Background: An increasing proportion of patients with liver CAM are undergoing hepatic resection with curative intent. Detection of occult metastastic disease is important in this setting, and PET/CT is used to identify patients with either inoperable, or limited resectable extrahepatic disease not identified with conventional imaging. We recently reported the results related to the primary objective of PETCAM, a randomized trial for patients with resectable liver CAM, where 7.6% had a change in management based on PET/CT (ASCO 2011). As a secondary objective, we examined whether patients undergoing PET/CT derived a survival benefit, as they may be considered to be better selected.
Methods: PETCAM was a multicenter trial with 404 subjects randomized 2:1 to receive PET/CT or no PET/CT once they were assessed by a hepatobiliary surgeon to have resectable CAM. Subjects were followed over 4 years for overall survival (OS). As well as the intervention, we considered the SUV, Fong Score and other baseline factors as predictors for OS.
Results: After a median 2.8 years of follow-up, 107 of the 404 (26%) study subjects had died. The 270 PET/CT subjects [and the 245 of these who underwent surgery] showed no statistically significant survival advantage over the 134 No PET/CT subjects [123 who underwent surgery] with a hazard ratio (HR) of 0.85, 95% confidence interval (CI): 0.57 to 1.3; p=0.41 [HR=0.81, 95% CI: 0.52 to 1.3; p=0.34]. Fong score was a strong predictor of OS for all patients (HR=1.4, 95% CI: 1.1 to 1.6), and for those who had surgery (HR=1.4, 95% CI, 1.1 to 1.7). In the PET/CT arm, SUV is strongly predictive of OS [HR per unit SUV increase =1.11, 95% CI: 1.05 to 1.18; p=0.0007.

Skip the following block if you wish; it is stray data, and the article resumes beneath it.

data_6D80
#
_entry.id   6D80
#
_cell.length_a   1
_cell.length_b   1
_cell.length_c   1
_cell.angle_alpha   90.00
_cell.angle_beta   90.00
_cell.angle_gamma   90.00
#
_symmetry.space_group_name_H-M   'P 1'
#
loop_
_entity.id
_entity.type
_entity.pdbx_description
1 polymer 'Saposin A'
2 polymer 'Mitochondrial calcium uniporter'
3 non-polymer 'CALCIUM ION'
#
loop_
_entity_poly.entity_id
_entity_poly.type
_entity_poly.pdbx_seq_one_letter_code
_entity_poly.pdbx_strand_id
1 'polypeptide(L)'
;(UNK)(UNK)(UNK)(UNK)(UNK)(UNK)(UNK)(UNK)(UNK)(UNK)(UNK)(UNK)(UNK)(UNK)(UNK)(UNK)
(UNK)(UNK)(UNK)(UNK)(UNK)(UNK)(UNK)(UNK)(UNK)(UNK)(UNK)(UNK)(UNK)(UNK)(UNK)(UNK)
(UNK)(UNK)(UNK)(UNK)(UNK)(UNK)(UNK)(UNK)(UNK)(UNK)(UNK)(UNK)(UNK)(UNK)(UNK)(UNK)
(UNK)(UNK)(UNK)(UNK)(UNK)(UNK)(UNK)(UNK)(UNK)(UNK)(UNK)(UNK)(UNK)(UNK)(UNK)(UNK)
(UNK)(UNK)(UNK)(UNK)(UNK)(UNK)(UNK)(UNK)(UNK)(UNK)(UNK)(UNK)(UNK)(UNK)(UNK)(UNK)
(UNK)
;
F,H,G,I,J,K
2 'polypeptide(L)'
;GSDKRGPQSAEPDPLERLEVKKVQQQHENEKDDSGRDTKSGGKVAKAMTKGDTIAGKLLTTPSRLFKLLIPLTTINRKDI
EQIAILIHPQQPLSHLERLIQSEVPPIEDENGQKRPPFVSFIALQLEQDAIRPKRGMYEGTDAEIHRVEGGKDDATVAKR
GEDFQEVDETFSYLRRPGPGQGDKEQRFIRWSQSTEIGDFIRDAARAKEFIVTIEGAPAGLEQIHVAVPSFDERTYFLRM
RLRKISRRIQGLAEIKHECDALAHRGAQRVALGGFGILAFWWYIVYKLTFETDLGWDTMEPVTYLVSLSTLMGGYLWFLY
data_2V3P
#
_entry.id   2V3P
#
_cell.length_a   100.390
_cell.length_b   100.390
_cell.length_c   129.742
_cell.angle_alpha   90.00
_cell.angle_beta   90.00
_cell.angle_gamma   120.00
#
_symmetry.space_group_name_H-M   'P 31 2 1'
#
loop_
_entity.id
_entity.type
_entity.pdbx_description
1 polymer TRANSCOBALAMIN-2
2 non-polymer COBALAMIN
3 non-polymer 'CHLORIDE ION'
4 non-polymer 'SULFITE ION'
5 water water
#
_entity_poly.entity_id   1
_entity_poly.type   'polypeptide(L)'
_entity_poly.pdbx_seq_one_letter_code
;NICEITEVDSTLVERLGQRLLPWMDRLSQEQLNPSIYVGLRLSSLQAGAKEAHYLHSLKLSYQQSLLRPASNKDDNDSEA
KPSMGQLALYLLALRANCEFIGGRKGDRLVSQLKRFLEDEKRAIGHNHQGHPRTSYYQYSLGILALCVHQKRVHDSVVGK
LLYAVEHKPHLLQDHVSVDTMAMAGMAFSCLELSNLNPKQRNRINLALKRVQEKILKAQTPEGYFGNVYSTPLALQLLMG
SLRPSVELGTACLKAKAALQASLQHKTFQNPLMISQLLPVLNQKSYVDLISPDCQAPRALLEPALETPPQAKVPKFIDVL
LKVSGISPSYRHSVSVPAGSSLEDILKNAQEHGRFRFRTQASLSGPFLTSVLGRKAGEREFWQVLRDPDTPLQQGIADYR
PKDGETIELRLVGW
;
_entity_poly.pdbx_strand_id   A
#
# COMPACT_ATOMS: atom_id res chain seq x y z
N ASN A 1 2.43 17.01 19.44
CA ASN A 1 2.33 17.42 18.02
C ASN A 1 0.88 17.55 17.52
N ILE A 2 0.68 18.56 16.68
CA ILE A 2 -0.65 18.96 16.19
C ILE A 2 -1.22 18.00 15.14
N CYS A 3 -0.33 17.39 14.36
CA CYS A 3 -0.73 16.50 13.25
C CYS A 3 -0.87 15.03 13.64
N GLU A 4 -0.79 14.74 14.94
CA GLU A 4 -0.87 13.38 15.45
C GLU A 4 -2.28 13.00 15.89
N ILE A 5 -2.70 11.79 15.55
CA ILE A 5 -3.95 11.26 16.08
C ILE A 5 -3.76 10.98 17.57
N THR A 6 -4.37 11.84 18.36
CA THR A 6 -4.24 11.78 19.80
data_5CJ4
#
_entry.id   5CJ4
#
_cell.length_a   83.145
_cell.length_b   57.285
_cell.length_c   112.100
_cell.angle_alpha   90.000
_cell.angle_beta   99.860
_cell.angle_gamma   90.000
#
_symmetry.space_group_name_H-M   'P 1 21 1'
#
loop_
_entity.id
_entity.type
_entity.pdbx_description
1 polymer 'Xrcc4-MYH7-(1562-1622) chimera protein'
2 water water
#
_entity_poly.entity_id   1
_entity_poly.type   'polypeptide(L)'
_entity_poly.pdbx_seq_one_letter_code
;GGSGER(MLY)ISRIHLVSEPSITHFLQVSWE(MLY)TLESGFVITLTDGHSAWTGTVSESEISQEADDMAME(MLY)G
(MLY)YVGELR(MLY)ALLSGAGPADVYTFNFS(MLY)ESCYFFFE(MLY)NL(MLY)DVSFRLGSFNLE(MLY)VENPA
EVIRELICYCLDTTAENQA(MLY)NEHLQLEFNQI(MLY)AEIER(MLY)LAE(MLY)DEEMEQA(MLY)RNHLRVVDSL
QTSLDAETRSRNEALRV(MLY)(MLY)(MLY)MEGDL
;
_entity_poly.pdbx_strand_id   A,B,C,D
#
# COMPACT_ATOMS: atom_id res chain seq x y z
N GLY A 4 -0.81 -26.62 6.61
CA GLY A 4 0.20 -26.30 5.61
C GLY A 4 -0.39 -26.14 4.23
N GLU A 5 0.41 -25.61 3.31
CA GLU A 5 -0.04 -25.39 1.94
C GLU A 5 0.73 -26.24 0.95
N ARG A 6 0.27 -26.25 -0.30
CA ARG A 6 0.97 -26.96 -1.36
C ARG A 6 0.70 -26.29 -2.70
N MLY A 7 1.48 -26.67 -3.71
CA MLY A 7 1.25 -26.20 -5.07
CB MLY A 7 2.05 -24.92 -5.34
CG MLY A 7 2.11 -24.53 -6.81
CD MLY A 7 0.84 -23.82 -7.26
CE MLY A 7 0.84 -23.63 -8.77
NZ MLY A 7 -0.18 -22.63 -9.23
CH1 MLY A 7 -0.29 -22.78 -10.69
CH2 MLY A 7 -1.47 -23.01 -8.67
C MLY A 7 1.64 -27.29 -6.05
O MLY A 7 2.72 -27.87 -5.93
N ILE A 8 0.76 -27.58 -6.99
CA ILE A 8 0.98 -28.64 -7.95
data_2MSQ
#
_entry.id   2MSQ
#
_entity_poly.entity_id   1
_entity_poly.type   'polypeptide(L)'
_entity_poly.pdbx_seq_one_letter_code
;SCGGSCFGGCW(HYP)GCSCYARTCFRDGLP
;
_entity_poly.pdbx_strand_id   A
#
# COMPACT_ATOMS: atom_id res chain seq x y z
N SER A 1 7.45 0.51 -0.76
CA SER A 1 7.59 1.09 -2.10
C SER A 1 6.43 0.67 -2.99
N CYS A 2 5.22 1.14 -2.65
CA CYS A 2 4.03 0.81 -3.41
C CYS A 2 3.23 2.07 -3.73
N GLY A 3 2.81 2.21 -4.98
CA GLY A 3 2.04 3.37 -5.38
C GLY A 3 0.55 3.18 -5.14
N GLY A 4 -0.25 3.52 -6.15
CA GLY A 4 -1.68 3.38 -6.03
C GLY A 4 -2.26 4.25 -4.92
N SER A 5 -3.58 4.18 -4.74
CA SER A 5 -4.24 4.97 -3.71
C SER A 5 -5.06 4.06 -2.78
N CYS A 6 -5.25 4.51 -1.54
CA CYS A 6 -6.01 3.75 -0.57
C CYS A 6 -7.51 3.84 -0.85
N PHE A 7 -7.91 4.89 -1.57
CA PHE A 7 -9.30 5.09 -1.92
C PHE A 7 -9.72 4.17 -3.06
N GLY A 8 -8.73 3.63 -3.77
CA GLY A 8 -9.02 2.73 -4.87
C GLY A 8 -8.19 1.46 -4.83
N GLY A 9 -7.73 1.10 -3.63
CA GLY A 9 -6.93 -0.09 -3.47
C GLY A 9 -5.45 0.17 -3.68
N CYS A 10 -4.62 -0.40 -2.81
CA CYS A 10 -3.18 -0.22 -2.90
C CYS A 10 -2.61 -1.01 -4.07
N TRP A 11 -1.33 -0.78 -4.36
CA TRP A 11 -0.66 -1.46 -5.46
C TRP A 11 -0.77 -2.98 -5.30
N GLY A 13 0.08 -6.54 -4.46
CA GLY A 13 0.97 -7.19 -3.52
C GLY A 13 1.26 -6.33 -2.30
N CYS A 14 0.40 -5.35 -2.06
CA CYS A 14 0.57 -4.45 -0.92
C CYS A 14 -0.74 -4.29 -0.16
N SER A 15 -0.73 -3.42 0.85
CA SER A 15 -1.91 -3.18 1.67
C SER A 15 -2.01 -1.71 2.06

Conclusions: The addition of PET/CT had no effect on improving overall survival for patients who did or did not have hepatic resection for CAM. SUV is strongly predictive of survival for patients who had PET/CT, and Fong score is predictive of survival for all patients. The overall role of PET/CT in patients with resectable CAM appears limited and should be reevaluated in the current era of comparative effectiveness research and health care cost containment.